We all know how important creating a strategy is for almost everything we do. Whether you're planning to spring clean your home, coach your kids basketball team, or figure out how to have your most profitable year ever - you need a strategy.
Thanks to a combination of social media, soaring health insurance costs, and affordable access to lifestyle tech devices, the health and fitness industry is booming. I mean seriously booming. Over the past decade in the U.S. alone, the $30 billion industry has grown by 3 - 4% every year, which might explain why you’re seeing signs for CrossFit gyms and açai bowls everywhere these days.
You know when you search for a restaurant and google shares their address, website, hours and phone number? That's Google My Business. Small business owners have learned that claiming and customizing their Google My Business allows more foot traffic. So, why should medium, large or Fortune 100 companies take advantage of this?
When I first heard the term "Smarketing", I automatically thought it meant smart marketing. I zoned out and thought about what smart marketing looked like. It was reaching the right people (your target customer), through the right communications or mediums (social media, email, phone calls, video, etc). Then after I let my mind wander for a minute, I realized what I was thinking about the entire time was actually just good ol' marketing.
The way in which we conduct business is changing on an almost daily basis. Business isn't closed by dropping off some bagels and business cards anymore. Keeping track of your clients in a spreadsheet is so archaic, the last time I did that, I fell off my dinosaur. But seriously, every single prospect, every lead, and every customer has a variety of needs.
Now if you work for a large-enterprise organization, you're most likely using a CRM and understand the value it brings to your business.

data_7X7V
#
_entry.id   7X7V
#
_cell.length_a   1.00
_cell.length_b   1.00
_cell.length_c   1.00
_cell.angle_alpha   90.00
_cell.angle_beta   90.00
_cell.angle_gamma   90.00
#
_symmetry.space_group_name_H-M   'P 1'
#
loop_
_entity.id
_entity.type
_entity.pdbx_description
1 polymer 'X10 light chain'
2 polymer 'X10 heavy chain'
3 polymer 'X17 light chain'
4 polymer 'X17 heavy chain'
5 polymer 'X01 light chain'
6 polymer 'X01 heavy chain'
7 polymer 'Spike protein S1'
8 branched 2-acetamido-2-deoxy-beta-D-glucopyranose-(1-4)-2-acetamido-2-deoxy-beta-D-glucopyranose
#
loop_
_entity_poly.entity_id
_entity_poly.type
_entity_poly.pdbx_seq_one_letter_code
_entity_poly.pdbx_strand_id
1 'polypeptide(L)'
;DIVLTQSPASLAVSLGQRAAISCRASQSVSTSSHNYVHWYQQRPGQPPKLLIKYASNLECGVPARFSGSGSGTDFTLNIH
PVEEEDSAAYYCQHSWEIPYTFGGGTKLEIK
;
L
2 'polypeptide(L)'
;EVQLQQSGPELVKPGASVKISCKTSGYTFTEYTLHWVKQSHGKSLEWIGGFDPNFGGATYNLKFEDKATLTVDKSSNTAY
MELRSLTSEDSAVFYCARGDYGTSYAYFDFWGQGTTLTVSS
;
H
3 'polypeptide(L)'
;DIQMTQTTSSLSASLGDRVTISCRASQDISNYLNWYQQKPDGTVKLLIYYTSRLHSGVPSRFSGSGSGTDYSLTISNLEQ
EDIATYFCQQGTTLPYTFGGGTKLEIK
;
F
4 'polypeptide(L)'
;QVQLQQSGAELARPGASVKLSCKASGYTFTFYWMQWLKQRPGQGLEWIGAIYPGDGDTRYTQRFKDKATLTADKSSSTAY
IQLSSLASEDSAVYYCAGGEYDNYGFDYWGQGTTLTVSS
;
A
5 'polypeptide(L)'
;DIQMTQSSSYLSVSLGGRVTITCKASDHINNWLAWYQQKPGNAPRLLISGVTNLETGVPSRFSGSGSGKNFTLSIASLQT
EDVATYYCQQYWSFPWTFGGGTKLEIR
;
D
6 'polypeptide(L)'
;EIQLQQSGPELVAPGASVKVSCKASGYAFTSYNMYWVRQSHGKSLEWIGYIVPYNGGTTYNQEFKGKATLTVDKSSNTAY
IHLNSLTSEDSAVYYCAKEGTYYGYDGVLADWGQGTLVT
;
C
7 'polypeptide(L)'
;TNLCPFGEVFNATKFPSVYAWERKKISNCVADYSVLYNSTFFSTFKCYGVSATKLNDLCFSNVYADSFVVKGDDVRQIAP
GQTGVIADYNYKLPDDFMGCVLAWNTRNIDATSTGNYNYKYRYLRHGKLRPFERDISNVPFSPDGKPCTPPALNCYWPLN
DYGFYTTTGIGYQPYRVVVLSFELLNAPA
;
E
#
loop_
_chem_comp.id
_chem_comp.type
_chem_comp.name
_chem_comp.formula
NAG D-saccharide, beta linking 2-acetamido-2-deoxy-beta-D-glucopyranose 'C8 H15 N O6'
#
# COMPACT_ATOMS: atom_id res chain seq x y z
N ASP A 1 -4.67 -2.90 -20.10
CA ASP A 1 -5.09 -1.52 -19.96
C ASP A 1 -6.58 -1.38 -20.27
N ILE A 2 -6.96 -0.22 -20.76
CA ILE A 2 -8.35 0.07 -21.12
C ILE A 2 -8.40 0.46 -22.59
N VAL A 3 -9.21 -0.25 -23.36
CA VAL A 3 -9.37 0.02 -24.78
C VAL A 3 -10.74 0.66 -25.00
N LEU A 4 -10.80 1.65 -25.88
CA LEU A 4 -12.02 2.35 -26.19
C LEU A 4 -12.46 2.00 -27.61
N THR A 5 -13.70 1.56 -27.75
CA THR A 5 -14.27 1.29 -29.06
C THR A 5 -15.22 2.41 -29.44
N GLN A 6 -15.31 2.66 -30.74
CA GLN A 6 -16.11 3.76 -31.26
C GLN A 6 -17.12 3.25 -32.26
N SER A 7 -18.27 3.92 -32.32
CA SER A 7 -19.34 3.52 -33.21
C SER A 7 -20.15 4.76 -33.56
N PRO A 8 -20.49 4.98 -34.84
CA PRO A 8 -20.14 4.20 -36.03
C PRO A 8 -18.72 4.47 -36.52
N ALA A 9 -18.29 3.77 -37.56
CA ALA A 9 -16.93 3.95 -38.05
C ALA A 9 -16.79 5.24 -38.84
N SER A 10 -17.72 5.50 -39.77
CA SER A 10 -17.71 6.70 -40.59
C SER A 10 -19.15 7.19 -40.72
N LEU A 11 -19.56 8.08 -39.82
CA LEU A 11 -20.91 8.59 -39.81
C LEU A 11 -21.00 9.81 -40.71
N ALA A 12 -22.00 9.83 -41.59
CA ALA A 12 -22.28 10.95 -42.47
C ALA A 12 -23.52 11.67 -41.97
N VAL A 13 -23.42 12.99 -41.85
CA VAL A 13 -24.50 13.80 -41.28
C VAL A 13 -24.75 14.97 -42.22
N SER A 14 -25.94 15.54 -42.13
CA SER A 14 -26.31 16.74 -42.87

If you don't see the value, then there's a good chance you're using the wrong CRM.
If you work at a start-up, small, or mid size business, there's a possibility you aren't using a CRM, and that in itself may be the biggest hindrance for your company's growth.
If you're in sales, you've likely had a slow period before. A tough month, a brutal quarter, or just an absolutely abysmal year. When I reflect back on my own personal career in sales, I've hit multiple slow times, where I feel like I'm grinding, I'm hitting the phones, I'm prospecting harder than ever, and still not seeing the results I need. Now you feel trapped, right? A bad week turns to two, quickly that bad month hits you and before you know it the end of the quarter is here and you're nowhere close to quota. You sit down with your sales manager, go through the data and it appears you're doing all the right things - you're making all the calls, and sending great emails. Sales is just a numbers game, so keep your head high, hit those phones and let's pray the next quarter is better.
Have you noticed that old school conference calls seem to be a thing of the past, and the video conferences have completely revolutionized the business world? That's because people like to see other people, they like to see engagement, body language is telling, so the videos help them connect. Now I know what you're thinking, "Wow Michael, what groundbreaking information that we were already aware of", but let me ask you...why haven't you implemented video into your outbound sales strategy then?
Video emails are the newest sales trend, so to get started I've come up with three points to help guide you in making your first video outreach emails.
Everybody knows that the market is changing at an unprecedented rate, with the increasing influence of technology, from internet to social media to smart devices. And for small business owners, that means that the playing field has just gotten more competitive—a lot more competitive.
We’ve all had the experience of being targeted by a retailer who makes us feel uncomfortable because of their sales tactics. We know about the awkwardness that accompanies those moments when someone is trying to sell us a product we’re not interested in, but the person doesn’t seem to get the hint.